Introduction[edit | edit source]
Barclays Cycle Hire is a cycling scheme in the city of London, UK.
The person that is accredited for bringing the cycle hire scheme to London was the previous former Major Ken Livingstone. Although Major Boris Johnson formally took credit for the cycling scheme since he was in office when it was launched. The idea caught his attention seeing the success that similar schemes were having in cities like Paris, France.. The plan was formerly announced by former Major Ken Livingstone on February of 2008. This is the first step to Livingstone's goal of having 5% of London's daily trips to be by bicycles.
After further analyze of other cycling schemes around the world. The Barclays Cycle Hire was formally introduced to Londoners on July 2010 with 5000 bikes and 315 docking stations. The project is projected to have a cost of 140 million euros by the end of the first 6 years of operation. Barclays banking is sponsoring the cycling scheme for naming rights. They are contributing a total of 25 million euros or about 18% of the total cost over the next six years.
How it works[edit | edit source]
To use a bicycle from Barclays Cycle Hire customers must follow three simple steps.
Step 1: is to hire a bicycle. To do so all you need is a debit or a credit card.
Cycle Hire Access Fees
£2 one day
£10 one week (7 days)
£90 annual membership
Cycle Hire Usage Charges
Free up to 30 minutes
£1 from 30 minutes to 1 hour
£4 up to 1.5 hours
£6 up to 2 hours
£10 up to 2.5 hours
£15 up to 3 hours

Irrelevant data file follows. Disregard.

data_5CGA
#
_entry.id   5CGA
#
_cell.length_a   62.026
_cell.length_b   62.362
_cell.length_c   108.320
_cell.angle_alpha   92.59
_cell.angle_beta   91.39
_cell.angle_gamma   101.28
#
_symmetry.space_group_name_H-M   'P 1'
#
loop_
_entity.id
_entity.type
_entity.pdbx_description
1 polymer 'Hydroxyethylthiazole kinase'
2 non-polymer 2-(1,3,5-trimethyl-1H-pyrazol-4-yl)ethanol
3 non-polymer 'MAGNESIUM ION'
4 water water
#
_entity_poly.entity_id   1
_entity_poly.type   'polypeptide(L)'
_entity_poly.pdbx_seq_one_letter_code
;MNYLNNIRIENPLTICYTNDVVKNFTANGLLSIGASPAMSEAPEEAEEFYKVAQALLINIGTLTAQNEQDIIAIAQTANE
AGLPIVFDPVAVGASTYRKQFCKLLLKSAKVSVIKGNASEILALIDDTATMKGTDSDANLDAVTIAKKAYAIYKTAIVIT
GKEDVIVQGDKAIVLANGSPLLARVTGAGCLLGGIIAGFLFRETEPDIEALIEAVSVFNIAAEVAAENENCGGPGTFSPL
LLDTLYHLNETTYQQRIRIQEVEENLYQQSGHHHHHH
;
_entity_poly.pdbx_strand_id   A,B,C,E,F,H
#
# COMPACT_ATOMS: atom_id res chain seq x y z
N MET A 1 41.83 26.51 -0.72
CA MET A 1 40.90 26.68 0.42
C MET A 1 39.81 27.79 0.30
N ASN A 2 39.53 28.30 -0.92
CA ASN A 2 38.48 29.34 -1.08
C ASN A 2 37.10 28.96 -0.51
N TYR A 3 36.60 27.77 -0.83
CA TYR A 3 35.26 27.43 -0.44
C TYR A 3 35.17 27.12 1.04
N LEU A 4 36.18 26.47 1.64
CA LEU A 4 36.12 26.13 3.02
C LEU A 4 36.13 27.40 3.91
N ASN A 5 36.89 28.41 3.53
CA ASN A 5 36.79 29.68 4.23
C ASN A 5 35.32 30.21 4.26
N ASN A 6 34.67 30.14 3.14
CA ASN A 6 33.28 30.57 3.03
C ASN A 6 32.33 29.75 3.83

£35 up to 6 hours
£50 up to 24 hours (maximum usage fee)
Step 2: Ride
London has made sure that all the cyclers would have a safe infrastructure to ride on when it partnered up with Barclays once again to fund the construction of the Barclays cycle superhighways. Four Superhighways have already launched, CS2 which goes from Stratford to Aldgate, CS3 which goes from Barking to Tower Gateway, CS7 which goes for Merton to City, CS8 which from Wandsworth to Westminster, and with a further eight to be introduced by 2016.
Step 3: Return
After the ride to the destination a rider must return the bicycle to the nearest bicycle docking station. Barclays and the city of London made sure to create a system in which they locate the nearest docking station with an empty bicycle spot.
Expansions[edit | edit source]
On October 2011, Serco Group plc (Serco), was awarded a extended partnership for the Barclays Cycle Hire scheme. The goal of the partnership was for Serco to work with the Transportation for London (TfL) on the expansion to East London, also to add docking stations in West London, all to increase the amount of bicycles available for use.
The contract of nearly 50 million euros is marked to run until August 2015. This makes the total contribution by Serco to well over 190 million euros.
On December 2013 there was an expansion of more than 2000 bicycles in the southwestern part of London. Major Boris Johnson said that, "The cycle hire scheme is going to be fantastic for southwest London. It will be a real benefit to local people, it helps the economy and is key to my aim of making cycling an integral part of the capitals transport network."
Overview Facts[edit | edit source]
- So far users of the scheme have undertaken more than 20 million hires
- Barclays Cycle Hire already covers over 40 square miles of the capital stretching from Shepherd's Bush in the west, through central London and east to the fringes of the Olympic Park.
- More than 100 potential locations have already been already approved for new Barclays Cycle Hire docking stations across London and around a further 150 are currently going through the planning process.
- Around 93 per cent of all journeys made by Barclays Cycle Hire members have been under 30 minutes.
- Recent customer research showed that 49 per cent of Barclays Cycle Hire members say that the scheme has prompted them to start cycling in London.
References[edit | edit source]